A pension earned during your working years will obviously have a beneficial impact on your income in retirement. But there's more to properly preparing for your pension than simply anticipating an eventual payout.
"Your pension decision will affect you, your spouse, and your heirs for the rest of your life," says Matthew Mozer, CFP®, Vice President and Wealth Planner for Wells Fargo Private Bank. "It will have a significant impact on areas of your financial life, including cash flow, income taxes, investment allocations, and estate planning."
That's why Mozer recommends starting the conversation about your pension with your wealth advisor long before retirement. Every three to five years, plan to review the status of your pension together to forecast results. This will help you determine what the benefits might be, which can help you choose between your two payout options: annualized payments or a lump sum.
Annualized payments can help your monthly cash flow
"Cash flow plays a crucial role in deciding the payout option you choose," says Mozer. "Once the weekly or monthly paycheck goes away at the start of retirement, most retirees will need other sources of income to support their living expenses."
As Mozer explains, an annualized pension provides an ongoing fixed monthly income, typically until your death. However, you can often elect a joint and survivor option so that the monthly payment will continue to be paid over your surviving spouse's lifetime, enabling them to receive anywhere from 50 to 100 percent of the benefit. This could be an important option if you're interested in annualized payments and you have a known health issue that could shorten your life span. "A fixed and guaranteed monthly benefit is reassuring and helps provide some financial security," says Mozer. "But it's important to keep in mind that inflation can erode the fixed amount's purchasing power over time."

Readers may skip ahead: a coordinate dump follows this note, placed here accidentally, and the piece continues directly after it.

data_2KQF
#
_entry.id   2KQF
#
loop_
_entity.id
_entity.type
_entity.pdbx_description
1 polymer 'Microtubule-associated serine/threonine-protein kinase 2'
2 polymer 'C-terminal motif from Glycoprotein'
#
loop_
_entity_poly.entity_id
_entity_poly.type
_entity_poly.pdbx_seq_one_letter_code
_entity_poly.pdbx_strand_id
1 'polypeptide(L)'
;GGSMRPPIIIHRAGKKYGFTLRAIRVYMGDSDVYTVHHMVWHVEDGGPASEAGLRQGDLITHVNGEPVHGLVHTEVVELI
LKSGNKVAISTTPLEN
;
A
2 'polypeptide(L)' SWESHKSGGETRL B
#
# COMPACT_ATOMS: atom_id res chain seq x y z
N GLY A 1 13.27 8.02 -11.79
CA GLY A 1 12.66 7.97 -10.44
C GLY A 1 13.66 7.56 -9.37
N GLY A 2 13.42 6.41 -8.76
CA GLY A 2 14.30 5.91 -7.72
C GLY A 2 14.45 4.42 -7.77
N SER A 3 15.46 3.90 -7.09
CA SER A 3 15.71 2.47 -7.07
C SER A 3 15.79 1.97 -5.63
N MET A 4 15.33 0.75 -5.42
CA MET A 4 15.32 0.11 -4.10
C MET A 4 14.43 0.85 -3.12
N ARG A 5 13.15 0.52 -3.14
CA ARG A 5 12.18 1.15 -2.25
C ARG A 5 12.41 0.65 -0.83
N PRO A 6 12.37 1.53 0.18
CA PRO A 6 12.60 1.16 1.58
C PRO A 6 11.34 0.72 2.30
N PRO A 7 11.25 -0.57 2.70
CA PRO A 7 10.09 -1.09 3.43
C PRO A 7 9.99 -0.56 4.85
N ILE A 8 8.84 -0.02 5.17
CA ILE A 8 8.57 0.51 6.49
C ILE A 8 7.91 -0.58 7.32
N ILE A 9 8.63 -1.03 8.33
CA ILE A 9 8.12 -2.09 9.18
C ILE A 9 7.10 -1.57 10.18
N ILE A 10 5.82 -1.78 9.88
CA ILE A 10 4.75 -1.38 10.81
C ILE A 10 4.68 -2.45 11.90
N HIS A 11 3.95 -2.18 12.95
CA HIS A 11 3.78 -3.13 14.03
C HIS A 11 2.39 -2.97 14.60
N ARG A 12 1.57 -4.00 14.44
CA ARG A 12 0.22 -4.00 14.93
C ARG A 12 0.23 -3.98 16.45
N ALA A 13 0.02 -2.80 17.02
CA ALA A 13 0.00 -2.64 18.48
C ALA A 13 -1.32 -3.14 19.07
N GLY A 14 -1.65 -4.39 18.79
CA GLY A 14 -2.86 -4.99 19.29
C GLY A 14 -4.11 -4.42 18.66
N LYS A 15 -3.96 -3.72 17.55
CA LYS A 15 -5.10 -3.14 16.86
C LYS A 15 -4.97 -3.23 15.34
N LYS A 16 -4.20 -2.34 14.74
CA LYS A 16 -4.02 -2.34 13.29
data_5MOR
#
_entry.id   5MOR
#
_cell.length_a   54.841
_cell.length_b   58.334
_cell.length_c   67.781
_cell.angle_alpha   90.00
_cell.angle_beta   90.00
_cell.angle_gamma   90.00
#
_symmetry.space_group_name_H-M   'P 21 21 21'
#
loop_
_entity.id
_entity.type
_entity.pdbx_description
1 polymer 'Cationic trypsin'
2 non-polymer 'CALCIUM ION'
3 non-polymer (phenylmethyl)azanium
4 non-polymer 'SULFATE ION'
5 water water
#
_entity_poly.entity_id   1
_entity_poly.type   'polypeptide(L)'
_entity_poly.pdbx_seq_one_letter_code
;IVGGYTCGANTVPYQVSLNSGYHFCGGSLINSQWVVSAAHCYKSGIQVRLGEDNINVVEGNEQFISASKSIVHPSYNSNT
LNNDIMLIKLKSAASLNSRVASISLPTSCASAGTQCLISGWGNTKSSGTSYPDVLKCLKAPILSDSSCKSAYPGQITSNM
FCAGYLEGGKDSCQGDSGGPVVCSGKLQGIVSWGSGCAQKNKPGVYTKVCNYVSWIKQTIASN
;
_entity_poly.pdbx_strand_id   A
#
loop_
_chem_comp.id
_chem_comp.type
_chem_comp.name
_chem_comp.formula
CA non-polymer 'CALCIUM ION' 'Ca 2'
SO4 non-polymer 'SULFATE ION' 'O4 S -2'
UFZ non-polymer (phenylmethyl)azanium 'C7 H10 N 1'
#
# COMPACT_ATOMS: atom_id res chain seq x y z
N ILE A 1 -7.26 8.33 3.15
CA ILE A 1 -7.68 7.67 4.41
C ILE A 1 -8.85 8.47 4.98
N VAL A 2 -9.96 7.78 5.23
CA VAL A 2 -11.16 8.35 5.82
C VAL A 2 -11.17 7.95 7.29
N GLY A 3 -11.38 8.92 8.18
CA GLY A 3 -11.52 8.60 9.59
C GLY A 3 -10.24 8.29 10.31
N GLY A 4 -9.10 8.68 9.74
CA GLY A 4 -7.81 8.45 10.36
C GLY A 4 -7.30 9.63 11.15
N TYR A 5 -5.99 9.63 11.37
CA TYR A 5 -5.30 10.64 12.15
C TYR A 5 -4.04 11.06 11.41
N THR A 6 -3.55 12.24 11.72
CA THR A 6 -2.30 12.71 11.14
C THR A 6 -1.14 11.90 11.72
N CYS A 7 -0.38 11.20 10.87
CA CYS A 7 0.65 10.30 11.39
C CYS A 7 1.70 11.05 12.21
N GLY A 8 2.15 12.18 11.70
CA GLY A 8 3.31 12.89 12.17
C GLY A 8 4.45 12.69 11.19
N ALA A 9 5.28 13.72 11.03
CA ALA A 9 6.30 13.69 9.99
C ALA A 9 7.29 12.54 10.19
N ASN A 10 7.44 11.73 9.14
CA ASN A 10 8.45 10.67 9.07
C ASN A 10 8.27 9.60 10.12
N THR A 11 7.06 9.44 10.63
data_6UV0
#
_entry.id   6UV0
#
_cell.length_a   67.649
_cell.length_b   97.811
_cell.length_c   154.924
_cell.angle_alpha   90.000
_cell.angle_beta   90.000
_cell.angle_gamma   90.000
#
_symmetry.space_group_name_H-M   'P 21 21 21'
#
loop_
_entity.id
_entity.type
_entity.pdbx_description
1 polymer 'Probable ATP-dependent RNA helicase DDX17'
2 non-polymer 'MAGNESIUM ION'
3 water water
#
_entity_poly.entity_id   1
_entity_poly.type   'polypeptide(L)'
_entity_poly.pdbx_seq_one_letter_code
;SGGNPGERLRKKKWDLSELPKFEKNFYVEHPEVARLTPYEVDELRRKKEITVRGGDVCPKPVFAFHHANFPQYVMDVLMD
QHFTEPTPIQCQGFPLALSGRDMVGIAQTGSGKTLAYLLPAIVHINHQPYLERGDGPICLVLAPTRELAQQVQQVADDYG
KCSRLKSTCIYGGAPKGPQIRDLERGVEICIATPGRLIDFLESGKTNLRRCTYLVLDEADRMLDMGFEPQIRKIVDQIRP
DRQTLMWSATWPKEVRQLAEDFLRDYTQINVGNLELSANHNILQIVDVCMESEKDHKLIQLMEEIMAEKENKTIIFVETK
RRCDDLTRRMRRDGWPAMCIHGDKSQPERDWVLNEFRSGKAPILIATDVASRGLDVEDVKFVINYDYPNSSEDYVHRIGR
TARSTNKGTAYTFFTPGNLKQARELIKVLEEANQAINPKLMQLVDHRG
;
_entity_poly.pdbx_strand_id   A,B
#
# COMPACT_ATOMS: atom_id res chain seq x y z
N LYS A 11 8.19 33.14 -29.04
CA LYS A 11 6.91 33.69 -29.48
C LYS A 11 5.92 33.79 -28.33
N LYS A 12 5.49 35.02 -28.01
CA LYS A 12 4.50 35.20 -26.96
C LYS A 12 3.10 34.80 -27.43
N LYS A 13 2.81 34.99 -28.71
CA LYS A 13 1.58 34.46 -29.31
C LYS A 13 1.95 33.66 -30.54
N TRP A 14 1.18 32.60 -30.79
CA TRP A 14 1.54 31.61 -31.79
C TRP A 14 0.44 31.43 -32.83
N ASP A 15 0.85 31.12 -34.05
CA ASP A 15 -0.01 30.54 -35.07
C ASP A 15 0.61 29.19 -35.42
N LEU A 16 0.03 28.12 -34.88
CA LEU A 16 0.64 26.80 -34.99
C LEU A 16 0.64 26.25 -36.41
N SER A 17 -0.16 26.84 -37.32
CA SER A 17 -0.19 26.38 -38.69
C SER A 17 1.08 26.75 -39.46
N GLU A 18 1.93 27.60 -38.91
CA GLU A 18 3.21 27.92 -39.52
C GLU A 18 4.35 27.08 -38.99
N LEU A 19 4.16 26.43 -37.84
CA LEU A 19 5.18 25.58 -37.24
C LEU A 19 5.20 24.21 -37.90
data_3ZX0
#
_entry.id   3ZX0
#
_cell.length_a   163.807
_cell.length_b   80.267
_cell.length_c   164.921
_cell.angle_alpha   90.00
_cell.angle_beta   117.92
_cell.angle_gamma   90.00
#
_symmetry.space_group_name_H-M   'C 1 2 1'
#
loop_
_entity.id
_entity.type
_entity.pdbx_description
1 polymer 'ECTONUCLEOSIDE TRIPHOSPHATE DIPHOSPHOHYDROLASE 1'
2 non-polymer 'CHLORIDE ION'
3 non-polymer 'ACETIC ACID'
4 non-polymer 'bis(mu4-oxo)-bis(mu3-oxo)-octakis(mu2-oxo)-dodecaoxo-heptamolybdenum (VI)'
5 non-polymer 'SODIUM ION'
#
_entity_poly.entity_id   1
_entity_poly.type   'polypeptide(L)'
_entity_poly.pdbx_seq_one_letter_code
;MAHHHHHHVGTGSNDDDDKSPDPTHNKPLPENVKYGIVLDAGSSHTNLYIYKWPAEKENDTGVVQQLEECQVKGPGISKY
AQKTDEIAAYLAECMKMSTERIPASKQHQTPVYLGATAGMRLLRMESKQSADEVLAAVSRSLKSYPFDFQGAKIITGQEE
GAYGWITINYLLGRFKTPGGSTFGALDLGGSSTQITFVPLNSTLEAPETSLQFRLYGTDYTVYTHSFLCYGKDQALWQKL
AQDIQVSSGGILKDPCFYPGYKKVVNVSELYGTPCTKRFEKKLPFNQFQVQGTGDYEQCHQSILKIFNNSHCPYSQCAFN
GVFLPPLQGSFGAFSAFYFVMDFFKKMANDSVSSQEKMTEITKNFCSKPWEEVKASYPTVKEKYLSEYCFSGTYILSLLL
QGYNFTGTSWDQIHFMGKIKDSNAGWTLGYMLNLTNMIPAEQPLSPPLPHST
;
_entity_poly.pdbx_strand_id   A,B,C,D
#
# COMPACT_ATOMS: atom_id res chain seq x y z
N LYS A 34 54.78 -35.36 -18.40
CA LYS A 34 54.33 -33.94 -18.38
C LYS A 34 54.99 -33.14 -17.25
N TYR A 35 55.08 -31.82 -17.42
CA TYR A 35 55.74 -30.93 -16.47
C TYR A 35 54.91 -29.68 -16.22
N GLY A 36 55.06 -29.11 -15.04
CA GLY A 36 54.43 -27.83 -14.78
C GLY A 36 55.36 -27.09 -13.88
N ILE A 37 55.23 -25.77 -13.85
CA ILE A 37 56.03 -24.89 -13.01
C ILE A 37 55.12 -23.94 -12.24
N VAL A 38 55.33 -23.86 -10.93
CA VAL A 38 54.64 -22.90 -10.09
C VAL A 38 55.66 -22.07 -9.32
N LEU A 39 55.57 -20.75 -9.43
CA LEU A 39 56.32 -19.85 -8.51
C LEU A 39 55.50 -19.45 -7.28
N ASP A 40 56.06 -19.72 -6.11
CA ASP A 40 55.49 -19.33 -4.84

"Your pension decision will affect you, your spouse, and your heirs for the rest of your life." — Matthew Mozer, CFP®, Vice President and Wealth Planner, Wells Fargo Private Bank
The lump-sum option can give you more control over the assets
If you have other cash flow means in retirement, choosing the lump sum payment option could be a smart choice as it lets you roll the lump sum into an IRA to continue to defer income taxes, explains Mozer. With this option, you control when you receive the income until you reach your required minimum distribution age (70.5 years). Any assets remaining at your death can then be bequeathed to your beneficiaries.
"The lump sum will provide you greater flexibility to take distributions if you need more income than under the annualized payout," he says. "But be careful: you may run the risk of exhausting the lump sum funds prematurely without proper planning."
Seven pension questions to ask your wealth advisor
Mozer recommends these questions as a starting point when discussing your pension with your wealth advisor:
- When is the earliest I can receive my pension?
- Is there a reduction in benefits if I receive my pension before a certain time?
- What are the advantages and disadvantages for me if I elect to receive my pension as a lump sum payment or as annualized payments?
- How should my health fit into my decision?
- What are joint and survivor payment options with my pension? How would choosing a joint and survivor payment option impact my monthly benefit?
- When I pass away, can my spouse continue to receive annualized payments?
- How do investments of my pension benefit affect my decision?